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The Birth of Leonardo English

Published on
November 5, 2019
Updated on
April 25, 2023
min read
This article may contain affiliate links
Written by
Alastair Budge

Leonardo English was born out of personal frustration. Learning English should be fascinating, but for most people it’s a chore. Read more about the story of how Leonardo English was born, and where it is going.

The Birth of Leonardo English
Table of contents

Leonardo English was born out of frustration. Frustration that language learning is often thought of as either just a means to an end, a way of getting that next job, that next promotion. 

Or that it isn't taken seriously at all, and that languages can be learned just by playing games (yes, Duolingo, we're looking at you) for 10 minutes a day on your phone.

As a passionate language learner (Italian, French, Mandarin, Russian), a native English speaker, and an ex English teacher with a background in technology, I wanted to build something better. Something that actually helped people improve, something that was really interesting to use, and was based on the techniques that I have used myself to become fluent in 3 languages. 

Language learning, despite what some shady online courses or 'gurus' might tell you, doesn't have shortcuts. Following a '10 point plan' to be fluent in 30 days isn't going to work, and no, just watching Narcos with subtitles isn't going to turn you into a fluent Spanish speaker. 

Learning a language properly is hard, but the harder you work, the faster you'll learn. Most people who have never actually learned a foreign language to fluency really underestimate how much work is required because, well, humans are always optimistic and think that things will take less time than they do. 

This is especially true for English, where it is actually relatively straightforward to get to an Intermediate level. To the kind of level where you can have generic conversations, maybe you can work in an English speaking environment, but you are still a very long way away from anything nearing fluency. To become actually fluent in English takes a large amount of effort, and 'active' not 'passive' learning (check out this article for some ideas on the differences between ‘active’ and ‘passive’ learning).

So, as as English language learner, what options do you have? 

Well, there is one aspect of language learning that is consistently undervalued, and that's listening. 

Everyone wants to practice their speaking, and for perfectly good reasons - you want to speak English, and so 'speaking' would seem like the most obvious way to improve. 

But that's where so many language learners (and teachers too) get it wrong. 

Speaking is of course important, but without first understanding how native speakers speak, without first being able to recreate the pronunciation used by native speakers, you will just end up speaking like a collection of misfittiing words from a dictionary.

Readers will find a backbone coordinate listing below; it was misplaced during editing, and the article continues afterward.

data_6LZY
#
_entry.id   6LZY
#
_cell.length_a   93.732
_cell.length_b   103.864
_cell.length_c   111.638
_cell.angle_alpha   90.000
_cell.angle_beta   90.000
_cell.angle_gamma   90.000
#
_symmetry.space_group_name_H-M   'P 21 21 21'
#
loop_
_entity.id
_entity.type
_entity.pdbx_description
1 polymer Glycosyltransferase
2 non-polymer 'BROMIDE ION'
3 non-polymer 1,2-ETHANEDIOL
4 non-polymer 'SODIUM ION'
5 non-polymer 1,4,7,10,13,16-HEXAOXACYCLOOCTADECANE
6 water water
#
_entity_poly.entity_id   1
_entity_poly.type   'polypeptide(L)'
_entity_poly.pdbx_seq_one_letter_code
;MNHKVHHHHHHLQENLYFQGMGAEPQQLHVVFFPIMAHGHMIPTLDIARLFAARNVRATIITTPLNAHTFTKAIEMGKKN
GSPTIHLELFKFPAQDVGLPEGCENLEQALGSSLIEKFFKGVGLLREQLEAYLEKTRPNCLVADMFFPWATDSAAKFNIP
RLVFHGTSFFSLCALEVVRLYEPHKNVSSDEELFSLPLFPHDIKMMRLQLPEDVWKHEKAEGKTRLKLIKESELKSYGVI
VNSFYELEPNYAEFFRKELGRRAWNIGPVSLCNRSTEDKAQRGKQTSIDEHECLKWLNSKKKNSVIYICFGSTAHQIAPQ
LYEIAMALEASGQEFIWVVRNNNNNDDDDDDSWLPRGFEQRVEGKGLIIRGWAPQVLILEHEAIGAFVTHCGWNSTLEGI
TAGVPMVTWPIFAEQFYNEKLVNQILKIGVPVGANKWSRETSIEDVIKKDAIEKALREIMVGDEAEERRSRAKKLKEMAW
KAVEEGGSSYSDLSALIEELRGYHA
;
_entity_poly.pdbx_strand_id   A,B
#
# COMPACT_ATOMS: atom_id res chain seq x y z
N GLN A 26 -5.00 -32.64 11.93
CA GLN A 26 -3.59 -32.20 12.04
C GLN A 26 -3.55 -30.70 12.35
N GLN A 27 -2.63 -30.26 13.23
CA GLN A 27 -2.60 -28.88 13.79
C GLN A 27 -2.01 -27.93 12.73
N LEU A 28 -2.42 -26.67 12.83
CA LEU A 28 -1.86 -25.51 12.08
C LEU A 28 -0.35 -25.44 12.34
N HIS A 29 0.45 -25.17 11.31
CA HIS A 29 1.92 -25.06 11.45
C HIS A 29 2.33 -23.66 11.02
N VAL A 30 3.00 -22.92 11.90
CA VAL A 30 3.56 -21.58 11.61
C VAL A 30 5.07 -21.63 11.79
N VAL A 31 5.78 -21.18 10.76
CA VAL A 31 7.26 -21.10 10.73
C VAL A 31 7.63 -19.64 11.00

This is especially the case if you don’t have much contact with native speakers - maybe you are learning English in a non-English speaking country, or the majority of the people you speak English with are also non-native speakers. Perhaps you'll feel like you are more at ease with speaking, but you will make the same mistakes over and over. Nobody will correct you, and you will pick up bad habits from people who aren't native speakers. 

So, what's the answer to this? 

Well, if you hadn't guessed, if you really work on ‘active’ listening to native speakers then you will be ahead of 99% of English learners. 

It will mean that you use expressions that native speakers use. It will mean that you pronounce words like native speakers, and that you speak like a native speaker. Listening is, despite what you might think, the key to speaking fluently.

What's more, actually working hard to listen to native speakers means that your comprehension skills will improve, so the times when you'll have to ask the dreaded 'Excuse me, can you repeat that?' will become less and less frequent.  

But listening exercises are normally just so artificial, scripted and boring, especially for anyone who is at an Intermediate level of above. In all likelihood the term 'listening exercise' is making you doze off already. 

Do you really want to listen to another video about phrasal verbs, or another person telling you about what they did that day? 

If you have a curious mind, you'll get bored of this in an instant. 

What if there was a way of learning fascinating things about the world at the same time as learning English? 

Leonardo English is just this. 

We produce podcasts about fascinating subjects, aimed at intermediate and above English learners. They all come with a transcript and key vocabulary, and are all spoken at a medium speed. Want to speed it up, slow it down, or download it to listen to later? We do that too. 

Listening 'actively' (you can find out more about this here) is the best way to turbocharge your English. You can do that by listening to the radio, or podcasts for native speakers, but Leonardo English makes it 10 times easier and 10 times more interesting. 

Leonardo English doesn't claim to be the only way to learn English, but it certainly is one of the most interesting. 

The Leonardo English journey is only just getting started. We hope you’ll join us for the ride.

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